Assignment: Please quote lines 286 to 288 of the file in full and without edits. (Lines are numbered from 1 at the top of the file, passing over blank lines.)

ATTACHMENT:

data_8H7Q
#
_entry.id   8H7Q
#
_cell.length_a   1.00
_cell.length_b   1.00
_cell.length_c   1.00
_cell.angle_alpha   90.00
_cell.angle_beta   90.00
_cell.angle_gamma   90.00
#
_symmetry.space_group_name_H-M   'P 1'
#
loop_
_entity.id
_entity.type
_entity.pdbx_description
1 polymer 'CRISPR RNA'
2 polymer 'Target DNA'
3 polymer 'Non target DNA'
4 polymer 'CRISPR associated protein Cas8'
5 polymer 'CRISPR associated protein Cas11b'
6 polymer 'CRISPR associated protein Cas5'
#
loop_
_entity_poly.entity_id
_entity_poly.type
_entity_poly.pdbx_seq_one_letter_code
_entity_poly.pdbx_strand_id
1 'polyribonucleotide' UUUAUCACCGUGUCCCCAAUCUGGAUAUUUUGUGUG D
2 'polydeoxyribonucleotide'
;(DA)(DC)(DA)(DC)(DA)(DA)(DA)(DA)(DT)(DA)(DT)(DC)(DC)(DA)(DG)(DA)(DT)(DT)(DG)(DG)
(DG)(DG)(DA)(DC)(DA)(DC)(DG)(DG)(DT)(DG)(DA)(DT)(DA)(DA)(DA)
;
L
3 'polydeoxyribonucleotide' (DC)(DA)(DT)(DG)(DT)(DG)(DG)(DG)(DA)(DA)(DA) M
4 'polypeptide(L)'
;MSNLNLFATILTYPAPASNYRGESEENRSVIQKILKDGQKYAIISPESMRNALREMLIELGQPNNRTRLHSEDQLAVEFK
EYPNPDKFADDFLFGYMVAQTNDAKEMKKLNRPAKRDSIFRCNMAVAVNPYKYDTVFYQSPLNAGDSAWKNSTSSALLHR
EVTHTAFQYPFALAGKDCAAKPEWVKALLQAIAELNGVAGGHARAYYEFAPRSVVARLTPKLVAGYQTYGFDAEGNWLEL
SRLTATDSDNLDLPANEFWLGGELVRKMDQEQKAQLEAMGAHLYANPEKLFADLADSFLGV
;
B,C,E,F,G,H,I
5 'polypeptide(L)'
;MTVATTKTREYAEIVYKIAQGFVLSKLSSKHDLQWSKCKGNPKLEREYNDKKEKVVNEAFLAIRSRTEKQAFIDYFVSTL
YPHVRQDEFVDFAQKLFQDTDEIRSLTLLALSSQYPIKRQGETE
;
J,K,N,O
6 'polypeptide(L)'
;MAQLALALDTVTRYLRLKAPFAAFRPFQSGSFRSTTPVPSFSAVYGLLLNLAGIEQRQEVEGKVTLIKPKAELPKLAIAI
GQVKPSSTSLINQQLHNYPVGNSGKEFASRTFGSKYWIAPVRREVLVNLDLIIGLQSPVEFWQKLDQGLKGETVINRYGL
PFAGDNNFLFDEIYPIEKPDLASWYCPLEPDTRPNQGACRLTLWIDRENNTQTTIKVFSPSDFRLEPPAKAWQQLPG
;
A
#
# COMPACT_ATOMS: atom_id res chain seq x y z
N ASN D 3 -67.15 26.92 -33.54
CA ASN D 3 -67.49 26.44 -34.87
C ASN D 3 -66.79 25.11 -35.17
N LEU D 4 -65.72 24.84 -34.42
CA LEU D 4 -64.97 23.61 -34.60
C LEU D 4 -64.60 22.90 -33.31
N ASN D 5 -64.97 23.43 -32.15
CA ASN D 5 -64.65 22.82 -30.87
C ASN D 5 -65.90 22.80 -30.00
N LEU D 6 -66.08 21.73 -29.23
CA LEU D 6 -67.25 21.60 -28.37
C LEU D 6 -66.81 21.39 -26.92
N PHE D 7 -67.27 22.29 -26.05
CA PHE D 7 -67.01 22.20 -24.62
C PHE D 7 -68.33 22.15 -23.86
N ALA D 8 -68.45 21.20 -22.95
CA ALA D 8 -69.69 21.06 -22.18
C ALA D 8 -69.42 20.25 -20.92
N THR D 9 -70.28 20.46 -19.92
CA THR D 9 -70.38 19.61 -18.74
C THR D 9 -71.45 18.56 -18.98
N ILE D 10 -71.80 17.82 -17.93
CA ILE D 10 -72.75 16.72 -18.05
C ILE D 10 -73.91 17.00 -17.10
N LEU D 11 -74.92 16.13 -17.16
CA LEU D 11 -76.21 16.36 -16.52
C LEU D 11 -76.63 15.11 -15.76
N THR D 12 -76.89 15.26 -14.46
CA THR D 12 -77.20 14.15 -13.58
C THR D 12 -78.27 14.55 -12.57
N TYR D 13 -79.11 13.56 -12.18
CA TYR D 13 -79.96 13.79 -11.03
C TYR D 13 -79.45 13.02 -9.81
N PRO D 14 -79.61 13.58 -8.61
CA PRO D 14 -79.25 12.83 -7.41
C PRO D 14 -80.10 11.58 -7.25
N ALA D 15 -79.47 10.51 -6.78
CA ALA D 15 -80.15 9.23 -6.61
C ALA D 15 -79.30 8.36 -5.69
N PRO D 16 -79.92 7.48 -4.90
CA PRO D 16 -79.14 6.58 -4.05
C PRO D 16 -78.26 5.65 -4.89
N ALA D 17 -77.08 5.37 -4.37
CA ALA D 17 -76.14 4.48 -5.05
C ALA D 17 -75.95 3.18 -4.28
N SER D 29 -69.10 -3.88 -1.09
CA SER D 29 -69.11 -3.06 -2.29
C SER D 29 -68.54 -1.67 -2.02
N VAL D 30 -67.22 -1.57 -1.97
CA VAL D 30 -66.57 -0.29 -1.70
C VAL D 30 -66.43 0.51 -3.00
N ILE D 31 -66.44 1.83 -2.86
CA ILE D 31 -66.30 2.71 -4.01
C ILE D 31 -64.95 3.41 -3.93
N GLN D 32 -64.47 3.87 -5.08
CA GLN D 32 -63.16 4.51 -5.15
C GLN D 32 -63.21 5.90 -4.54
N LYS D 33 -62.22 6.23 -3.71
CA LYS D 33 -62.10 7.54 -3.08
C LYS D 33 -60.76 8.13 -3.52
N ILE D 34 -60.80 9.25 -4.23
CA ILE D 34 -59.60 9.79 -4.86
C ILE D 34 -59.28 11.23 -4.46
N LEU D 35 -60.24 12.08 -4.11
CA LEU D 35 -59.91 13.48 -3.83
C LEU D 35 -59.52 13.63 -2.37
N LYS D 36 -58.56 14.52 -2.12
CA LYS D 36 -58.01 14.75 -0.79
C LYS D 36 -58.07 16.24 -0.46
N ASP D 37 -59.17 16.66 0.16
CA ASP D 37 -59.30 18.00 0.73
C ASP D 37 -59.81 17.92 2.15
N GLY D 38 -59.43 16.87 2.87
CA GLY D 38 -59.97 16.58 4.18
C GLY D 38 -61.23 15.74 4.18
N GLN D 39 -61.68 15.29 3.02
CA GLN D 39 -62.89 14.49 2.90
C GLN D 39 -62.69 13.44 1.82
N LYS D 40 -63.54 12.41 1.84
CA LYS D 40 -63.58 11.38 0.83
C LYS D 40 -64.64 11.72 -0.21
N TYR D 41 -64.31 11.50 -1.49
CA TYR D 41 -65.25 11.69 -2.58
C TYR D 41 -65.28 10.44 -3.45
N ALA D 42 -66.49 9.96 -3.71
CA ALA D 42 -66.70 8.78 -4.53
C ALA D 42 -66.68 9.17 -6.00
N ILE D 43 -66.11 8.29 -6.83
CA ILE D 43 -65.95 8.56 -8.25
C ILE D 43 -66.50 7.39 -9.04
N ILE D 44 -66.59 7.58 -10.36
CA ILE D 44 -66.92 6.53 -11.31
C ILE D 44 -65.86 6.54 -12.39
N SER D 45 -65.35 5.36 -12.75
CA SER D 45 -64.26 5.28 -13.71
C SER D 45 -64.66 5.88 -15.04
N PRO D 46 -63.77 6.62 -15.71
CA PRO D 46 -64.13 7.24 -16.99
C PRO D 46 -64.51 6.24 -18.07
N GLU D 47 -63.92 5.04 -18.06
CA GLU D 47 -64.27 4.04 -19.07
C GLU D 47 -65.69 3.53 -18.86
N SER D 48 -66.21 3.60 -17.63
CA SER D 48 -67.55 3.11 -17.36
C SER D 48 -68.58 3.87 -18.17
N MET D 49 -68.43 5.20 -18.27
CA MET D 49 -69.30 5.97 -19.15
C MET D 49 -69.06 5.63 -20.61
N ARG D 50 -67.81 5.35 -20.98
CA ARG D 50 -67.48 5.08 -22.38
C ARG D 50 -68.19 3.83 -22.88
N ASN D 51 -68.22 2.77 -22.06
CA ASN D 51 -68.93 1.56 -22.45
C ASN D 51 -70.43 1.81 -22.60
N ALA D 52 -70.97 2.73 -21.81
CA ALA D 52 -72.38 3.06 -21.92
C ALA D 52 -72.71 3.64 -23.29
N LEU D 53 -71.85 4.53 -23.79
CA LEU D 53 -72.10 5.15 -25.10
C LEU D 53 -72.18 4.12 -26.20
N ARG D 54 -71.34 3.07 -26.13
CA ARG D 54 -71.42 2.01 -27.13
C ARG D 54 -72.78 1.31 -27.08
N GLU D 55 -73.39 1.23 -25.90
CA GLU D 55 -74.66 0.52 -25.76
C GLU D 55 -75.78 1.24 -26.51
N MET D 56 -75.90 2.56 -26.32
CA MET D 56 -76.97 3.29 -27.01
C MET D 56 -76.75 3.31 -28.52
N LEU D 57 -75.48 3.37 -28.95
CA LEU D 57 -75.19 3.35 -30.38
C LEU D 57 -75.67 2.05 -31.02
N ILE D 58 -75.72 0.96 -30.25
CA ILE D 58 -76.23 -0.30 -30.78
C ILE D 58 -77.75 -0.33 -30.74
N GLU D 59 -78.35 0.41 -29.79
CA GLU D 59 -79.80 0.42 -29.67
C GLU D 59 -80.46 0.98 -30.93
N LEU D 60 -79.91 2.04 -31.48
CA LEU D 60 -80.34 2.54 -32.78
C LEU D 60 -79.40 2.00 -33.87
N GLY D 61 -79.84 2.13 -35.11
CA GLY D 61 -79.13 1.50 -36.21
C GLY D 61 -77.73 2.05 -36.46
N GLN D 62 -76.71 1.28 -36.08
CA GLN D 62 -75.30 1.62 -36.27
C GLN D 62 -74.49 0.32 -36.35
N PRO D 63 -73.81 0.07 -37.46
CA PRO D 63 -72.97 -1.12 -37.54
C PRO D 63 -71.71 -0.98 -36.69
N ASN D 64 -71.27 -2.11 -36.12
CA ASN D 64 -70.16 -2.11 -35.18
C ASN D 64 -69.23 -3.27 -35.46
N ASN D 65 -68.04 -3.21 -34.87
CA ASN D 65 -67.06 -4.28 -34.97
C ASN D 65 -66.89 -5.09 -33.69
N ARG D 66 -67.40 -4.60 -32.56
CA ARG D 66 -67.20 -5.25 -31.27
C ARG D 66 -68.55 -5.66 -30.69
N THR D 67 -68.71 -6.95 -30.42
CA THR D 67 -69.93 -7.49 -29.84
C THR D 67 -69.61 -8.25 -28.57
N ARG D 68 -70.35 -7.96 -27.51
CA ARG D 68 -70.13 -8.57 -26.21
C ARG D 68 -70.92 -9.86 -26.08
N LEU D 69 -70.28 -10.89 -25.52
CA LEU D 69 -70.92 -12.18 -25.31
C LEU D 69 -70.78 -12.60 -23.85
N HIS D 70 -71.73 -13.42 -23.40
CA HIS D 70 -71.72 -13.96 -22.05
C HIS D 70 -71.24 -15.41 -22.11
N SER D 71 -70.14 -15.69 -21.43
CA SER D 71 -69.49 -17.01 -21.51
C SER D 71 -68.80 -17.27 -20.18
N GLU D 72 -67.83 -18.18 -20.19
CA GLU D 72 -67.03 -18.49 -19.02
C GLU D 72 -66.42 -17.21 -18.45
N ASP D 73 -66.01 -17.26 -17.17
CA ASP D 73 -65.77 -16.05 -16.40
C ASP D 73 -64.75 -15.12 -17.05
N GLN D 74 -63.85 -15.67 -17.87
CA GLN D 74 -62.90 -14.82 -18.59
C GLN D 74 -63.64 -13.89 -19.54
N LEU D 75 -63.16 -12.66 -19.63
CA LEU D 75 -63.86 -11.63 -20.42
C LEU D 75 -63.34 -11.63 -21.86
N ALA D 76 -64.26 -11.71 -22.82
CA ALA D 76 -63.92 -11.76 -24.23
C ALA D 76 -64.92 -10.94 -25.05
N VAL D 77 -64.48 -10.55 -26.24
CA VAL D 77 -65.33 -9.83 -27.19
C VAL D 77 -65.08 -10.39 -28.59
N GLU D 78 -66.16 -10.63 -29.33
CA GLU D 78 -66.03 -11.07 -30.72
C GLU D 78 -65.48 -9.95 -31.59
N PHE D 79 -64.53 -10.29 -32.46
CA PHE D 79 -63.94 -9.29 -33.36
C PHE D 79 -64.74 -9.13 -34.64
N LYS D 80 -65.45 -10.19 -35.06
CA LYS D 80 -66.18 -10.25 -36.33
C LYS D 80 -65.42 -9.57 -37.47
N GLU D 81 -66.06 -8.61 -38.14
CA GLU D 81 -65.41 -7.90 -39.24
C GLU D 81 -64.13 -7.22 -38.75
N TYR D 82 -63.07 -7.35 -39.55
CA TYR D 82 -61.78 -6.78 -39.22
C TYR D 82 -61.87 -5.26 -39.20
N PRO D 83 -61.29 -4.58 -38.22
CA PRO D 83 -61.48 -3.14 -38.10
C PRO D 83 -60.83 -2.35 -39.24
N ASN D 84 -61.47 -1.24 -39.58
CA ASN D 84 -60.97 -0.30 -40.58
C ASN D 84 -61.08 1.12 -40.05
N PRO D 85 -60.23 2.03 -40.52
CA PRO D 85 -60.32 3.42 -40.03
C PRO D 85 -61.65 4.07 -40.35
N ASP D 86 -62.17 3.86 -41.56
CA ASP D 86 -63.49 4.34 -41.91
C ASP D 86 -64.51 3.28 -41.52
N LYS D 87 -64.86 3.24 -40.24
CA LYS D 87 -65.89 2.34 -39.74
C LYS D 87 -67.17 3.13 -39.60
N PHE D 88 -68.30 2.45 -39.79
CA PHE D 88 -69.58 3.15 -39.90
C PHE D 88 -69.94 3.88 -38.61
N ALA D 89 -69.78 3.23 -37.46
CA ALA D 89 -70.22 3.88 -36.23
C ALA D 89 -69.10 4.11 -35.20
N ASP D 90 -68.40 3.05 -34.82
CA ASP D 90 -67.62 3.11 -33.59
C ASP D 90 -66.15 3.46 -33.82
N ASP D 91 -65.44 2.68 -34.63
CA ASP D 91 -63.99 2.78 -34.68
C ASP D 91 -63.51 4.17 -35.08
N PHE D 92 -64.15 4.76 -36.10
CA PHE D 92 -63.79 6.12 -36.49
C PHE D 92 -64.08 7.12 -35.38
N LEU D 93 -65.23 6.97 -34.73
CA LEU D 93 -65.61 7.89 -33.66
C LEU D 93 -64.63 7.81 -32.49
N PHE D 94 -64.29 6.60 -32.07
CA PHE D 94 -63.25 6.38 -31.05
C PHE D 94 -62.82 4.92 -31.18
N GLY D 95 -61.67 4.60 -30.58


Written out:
CA ASP D 90 -67.62 3.11 -33.59
C ASP D 90 -66.15 3.46 -33.82
N ASP D 91 -65.44 2.68 -34.63